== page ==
Plotting the Whole Internet
Following on our visualizations of our census data of the Internet address space, we plotted the whole Internet at scale in October 2007. By ``at scale'' we mean one pixel is one address and every single address is shown. At 600 dots-per-inch (typical printer resolution), the plot turns out to be about 83 square feet (7.7 m2, about 9 feet or 2.8m on a side!).
For a complete description of how the figure is laid out, see our web page about our Internet censuses. The colors for each address indicate the response, with green indicating positive responses ("I'm here"), red is a negative reply ("not allowed", "router but no host", etc.). White indicates no response to our probe. Blue indicates areas that were not probed because they were not public allocated unicast address space.
We cannot reproduce the figure here because web browsers aren't too happy with images this size, but here are some photos of it at ISI and in L.A.:
The whole Internet, plotted at scale, with a door to the right for reference. This image is our Halloween reprint of the whole Internet that was on display at the 30th ICANN meeting at the LAX Hilton. The Hilton has 9' ceilings, so you can see the poster just fits. Thanks to Kim Davies of ICANN for setting this up, and to Joe Kemp and Jeanine Yamazaki of ISI for reprinting it, and to Carl Staelin of HP for advice about printing. Photo by John Heidemann.
John and Yuri in front of the center of the Internet (above). Yuri is pointing at 128.9/16, ISI's part of the Internet, demonstrating that ISI is very nearly at the center of the net. (This result is actually not an accident. ISI has been involved in Internet research since 1972. ISI participated in the transition from NCP to IPv4. As a result, ISI got space near the beginning of class B address space (back when classful addressing was used), and class B space started at 18.104.22.168, the center of the Internet on a Hilbert curve. Photo by Eric Mankin.
The center of the Internet without annoying people obscuring most of it. Photo by John Heidemann.
John and Yuri in front of the whole Internet (above). At this point only 65% has been printed (so the lower right has missing sections). Yuri is pointing at 128.9/16 (ISI's part of the space). Looking at the ceiling, you can see that ISI is apparently not big enough for the whole Internet--since the 9 foot height is taller than our 8 foot ceilings, the Internet wraps on to the ceiling. Photo by Eric Mankin.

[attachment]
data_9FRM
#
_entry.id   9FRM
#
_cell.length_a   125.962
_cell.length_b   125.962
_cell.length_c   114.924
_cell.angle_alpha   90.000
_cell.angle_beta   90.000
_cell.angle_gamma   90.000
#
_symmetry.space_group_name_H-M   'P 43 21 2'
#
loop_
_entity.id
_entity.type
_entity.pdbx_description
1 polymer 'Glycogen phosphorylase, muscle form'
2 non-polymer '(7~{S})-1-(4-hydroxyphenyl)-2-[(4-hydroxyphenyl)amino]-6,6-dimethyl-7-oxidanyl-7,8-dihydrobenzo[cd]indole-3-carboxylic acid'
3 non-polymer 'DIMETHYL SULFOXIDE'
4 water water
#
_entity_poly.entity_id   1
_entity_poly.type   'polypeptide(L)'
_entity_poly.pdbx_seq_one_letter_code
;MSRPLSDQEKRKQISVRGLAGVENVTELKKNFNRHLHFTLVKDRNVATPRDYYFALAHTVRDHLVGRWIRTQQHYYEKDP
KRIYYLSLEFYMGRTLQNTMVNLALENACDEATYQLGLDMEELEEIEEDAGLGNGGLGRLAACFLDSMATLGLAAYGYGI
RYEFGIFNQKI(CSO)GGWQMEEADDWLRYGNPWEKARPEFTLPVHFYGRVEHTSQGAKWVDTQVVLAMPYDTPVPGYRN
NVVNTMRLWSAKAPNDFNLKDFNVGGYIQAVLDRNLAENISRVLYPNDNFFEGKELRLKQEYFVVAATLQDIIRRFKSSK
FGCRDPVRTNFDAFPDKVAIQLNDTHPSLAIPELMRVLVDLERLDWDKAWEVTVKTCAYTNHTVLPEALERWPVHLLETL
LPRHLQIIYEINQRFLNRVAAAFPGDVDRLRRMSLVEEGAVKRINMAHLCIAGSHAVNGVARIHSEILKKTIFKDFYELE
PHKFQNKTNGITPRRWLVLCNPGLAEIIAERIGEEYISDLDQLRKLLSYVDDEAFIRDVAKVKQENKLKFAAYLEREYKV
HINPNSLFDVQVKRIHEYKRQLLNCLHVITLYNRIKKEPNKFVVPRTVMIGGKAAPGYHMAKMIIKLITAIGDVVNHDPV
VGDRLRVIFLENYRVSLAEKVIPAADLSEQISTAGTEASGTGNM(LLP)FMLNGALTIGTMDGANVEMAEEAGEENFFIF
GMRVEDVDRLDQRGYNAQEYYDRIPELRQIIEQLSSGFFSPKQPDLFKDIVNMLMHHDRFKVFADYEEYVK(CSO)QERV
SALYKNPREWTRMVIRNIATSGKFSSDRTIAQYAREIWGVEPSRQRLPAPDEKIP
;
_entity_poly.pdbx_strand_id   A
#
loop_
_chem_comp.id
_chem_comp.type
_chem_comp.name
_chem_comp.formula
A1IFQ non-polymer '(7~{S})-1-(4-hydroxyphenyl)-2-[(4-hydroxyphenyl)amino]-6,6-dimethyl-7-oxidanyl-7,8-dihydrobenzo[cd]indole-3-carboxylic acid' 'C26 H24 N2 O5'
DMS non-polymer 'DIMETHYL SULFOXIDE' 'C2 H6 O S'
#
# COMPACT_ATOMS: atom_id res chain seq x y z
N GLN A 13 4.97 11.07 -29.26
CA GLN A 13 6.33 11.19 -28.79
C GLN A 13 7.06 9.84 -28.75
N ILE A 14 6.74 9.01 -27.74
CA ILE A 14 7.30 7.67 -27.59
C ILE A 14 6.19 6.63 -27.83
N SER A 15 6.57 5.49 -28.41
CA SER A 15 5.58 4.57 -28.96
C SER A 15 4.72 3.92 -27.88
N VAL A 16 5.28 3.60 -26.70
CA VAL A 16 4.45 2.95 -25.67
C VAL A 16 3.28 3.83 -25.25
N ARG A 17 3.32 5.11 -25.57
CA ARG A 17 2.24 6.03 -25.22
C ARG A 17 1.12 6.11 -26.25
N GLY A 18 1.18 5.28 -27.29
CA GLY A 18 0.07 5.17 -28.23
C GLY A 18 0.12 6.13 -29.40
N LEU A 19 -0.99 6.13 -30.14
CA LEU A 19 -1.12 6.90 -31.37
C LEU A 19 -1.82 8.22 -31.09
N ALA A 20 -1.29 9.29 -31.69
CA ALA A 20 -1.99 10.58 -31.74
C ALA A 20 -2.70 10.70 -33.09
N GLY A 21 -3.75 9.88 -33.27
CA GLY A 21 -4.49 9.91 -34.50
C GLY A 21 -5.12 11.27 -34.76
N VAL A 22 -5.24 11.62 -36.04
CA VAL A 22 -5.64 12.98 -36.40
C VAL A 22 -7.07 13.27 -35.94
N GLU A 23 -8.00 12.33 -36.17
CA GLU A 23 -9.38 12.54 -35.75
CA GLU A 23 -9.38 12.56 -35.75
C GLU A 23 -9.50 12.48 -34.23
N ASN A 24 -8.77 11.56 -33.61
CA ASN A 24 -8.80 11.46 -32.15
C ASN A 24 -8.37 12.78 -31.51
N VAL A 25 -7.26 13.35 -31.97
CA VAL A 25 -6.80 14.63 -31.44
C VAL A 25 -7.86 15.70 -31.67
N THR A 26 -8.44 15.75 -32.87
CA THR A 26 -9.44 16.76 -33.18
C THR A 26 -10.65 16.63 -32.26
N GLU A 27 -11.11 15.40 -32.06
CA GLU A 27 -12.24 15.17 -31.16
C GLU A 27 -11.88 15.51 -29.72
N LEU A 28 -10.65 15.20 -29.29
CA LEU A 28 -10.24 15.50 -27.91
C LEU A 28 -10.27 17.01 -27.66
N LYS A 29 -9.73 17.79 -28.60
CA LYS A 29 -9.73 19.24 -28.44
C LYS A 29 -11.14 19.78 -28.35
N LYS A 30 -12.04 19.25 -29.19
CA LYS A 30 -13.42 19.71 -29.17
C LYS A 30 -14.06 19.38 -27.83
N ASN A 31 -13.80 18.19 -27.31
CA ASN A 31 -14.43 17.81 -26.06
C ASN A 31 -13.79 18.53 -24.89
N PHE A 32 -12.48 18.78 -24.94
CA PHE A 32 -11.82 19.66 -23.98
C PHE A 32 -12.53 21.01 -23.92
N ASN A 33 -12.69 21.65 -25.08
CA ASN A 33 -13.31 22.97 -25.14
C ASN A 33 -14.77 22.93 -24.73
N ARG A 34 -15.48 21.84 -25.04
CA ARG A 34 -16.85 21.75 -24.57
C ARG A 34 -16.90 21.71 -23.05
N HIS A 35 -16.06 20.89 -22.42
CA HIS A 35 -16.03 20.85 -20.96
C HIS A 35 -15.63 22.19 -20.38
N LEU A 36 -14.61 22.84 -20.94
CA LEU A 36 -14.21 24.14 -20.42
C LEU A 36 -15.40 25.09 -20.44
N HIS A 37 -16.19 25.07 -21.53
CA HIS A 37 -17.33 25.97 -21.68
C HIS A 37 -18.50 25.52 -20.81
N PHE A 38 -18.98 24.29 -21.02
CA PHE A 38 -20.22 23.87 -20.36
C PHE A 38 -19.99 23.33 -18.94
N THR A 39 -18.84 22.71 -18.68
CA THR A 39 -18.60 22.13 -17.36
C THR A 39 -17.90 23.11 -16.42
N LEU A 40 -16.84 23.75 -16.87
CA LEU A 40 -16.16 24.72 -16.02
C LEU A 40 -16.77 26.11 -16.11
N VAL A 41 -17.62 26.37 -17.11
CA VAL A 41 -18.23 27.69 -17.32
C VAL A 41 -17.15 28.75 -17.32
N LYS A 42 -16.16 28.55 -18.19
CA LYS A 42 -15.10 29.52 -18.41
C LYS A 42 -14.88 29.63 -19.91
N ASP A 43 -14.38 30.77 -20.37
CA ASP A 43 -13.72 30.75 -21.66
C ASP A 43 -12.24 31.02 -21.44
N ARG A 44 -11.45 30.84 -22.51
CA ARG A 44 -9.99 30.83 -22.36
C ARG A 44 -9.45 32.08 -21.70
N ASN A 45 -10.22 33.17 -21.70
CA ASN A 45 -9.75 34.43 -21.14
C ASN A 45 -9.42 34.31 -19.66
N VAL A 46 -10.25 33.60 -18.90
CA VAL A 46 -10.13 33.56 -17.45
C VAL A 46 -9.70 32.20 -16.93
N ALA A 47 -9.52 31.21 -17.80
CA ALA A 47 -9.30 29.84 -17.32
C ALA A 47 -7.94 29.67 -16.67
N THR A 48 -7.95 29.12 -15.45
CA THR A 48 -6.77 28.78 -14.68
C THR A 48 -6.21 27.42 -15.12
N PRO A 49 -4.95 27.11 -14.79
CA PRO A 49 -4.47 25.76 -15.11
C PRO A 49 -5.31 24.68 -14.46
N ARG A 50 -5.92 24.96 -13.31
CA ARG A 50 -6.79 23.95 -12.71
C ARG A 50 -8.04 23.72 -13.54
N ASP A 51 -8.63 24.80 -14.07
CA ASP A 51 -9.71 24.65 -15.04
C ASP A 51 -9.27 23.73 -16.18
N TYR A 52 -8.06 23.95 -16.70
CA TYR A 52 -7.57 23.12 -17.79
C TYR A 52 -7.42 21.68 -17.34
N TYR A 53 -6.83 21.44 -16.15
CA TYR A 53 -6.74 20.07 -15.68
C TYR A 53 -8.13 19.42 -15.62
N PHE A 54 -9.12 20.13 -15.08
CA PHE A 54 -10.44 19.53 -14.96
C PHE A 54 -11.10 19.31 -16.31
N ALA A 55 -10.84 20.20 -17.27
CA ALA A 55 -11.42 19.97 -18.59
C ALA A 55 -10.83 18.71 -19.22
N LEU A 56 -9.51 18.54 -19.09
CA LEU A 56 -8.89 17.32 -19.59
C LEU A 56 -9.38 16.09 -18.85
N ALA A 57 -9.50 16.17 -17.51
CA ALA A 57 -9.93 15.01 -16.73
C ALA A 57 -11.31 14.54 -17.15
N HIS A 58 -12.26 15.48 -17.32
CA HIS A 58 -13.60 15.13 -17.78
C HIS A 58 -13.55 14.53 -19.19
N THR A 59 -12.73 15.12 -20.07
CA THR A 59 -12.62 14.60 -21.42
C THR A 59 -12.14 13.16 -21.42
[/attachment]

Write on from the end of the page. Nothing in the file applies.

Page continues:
An unobstructed view of nearly the whole Internet. Photo by John Heidemann.
Our original view of the whole Internet, plotted at scale, with a door for reference. Looking at the ceiling, you can see that ISI is apparently not big enough for the whole Internet--since the 9 foot height is taller than our 8 foot ceilings, the Internet wraps on to the ceiling. Photo by John Heidemann.
The plot took about 16 hours to generate. The computation required 18 computers (52 cores) using the Hadoop implementation of map/reduce. We printed it as 20 sections, each 24x36 inches, each taking about between 1 and 2 hours to download to the printer and print. Both the computation and printing have significant room for speed improvements. We later reprinted it as 5 sections, each 24 inches wide and about 10 feet long.
Support for this work is through DHS contract NBCHC040137 (the LANDER project) as part of the PREDICT program, and NSF contract CNS-0626606 (the MADCAT project). Conclusions of this work are those of the authors and do not necessarily reflect the views of sponsors.
Our visualizations of the Internet address space use the Hilbert layout first used by Randall Munroe in xkcd #195. Census visualization by John Heidemann. Census probing by Yuri Pradkin. Census methodology by John Heidemann, Yuri Pradkin, Ramesh Govindan, Christos Papadopoulos, Joseph Bannister.